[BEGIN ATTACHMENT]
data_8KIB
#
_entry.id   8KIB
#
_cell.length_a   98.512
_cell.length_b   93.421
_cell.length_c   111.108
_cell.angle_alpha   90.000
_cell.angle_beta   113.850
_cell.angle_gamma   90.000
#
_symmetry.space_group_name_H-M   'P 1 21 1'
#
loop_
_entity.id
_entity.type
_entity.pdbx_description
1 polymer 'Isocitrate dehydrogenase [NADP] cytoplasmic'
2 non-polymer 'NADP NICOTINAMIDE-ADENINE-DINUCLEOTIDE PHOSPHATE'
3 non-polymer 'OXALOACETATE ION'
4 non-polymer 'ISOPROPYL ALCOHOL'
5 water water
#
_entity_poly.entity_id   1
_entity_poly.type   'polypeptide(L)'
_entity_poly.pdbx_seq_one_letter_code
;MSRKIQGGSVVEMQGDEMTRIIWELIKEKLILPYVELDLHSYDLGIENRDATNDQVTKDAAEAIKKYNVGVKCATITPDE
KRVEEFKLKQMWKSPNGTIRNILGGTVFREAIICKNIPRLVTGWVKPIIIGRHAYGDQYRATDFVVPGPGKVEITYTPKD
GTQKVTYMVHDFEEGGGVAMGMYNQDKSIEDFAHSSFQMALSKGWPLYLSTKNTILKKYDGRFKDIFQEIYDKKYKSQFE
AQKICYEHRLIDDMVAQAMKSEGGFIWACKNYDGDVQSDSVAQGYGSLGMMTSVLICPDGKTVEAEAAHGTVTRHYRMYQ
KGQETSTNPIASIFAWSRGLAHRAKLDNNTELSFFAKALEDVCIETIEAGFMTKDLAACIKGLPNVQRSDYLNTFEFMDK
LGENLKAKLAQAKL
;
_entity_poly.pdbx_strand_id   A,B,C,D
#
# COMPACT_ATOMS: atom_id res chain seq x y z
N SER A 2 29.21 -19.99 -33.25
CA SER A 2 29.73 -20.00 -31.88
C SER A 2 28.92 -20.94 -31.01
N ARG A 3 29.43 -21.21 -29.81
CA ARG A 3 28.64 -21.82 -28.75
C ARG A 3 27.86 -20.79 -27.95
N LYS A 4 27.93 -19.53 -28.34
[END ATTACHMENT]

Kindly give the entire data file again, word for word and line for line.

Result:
data_8KIB
#
_entry.id   8KIB
#
_cell.length_a   98.512
_cell.length_b   93.421
_cell.length_c   111.108
_cell.angle_alpha   90.000
_cell.angle_beta   113.850
_cell.angle_gamma   90.000
#
_symmetry.space_group_name_H-M   'P 1 21 1'
#
loop_
_entity.id
_entity.type
_entity.pdbx_description
1 polymer 'Isocitrate dehydrogenase [NADP] cytoplasmic'
2 non-polymer 'NADP NICOTINAMIDE-ADENINE-DINUCLEOTIDE PHOSPHATE'
3 non-polymer 'OXALOACETATE ION'
4 non-polymer 'ISOPROPYL ALCOHOL'
5 water water
#
_entity_poly.entity_id   1
_entity_poly.type   'polypeptide(L)'
_entity_poly.pdbx_seq_one_letter_code
;MSRKIQGGSVVEMQGDEMTRIIWELIKEKLILPYVELDLHSYDLGIENRDATNDQVTKDAAEAIKKYNVGVKCATITPDE
KRVEEFKLKQMWKSPNGTIRNILGGTVFREAIICKNIPRLVTGWVKPIIIGRHAYGDQYRATDFVVPGPGKVEITYTPKD
GTQKVTYMVHDFEEGGGVAMGMYNQDKSIEDFAHSSFQMALSKGWPLYLSTKNTILKKYDGRFKDIFQEIYDKKYKSQFE
AQKICYEHRLIDDMVAQAMKSEGGFIWACKNYDGDVQSDSVAQGYGSLGMMTSVLICPDGKTVEAEAAHGTVTRHYRMYQ
KGQETSTNPIASIFAWSRGLAHRAKLDNNTELSFFAKALEDVCIETIEAGFMTKDLAACIKGLPNVQRSDYLNTFEFMDK
LGENLKAKLAQAKL
;
_entity_poly.pdbx_strand_id   A,B,C,D
#
# COMPACT_ATOMS: atom_id res chain seq x y z
N SER A 2 29.21 -19.99 -33.25
CA SER A 2 29.73 -20.00 -31.88
C SER A 2 28.92 -20.94 -31.01
N ARG A 3 29.43 -21.21 -29.81
CA ARG A 3 28.64 -21.82 -28.75
C ARG A 3 27.86 -20.79 -27.95
N LYS A 4 27.93 -19.53 -28.34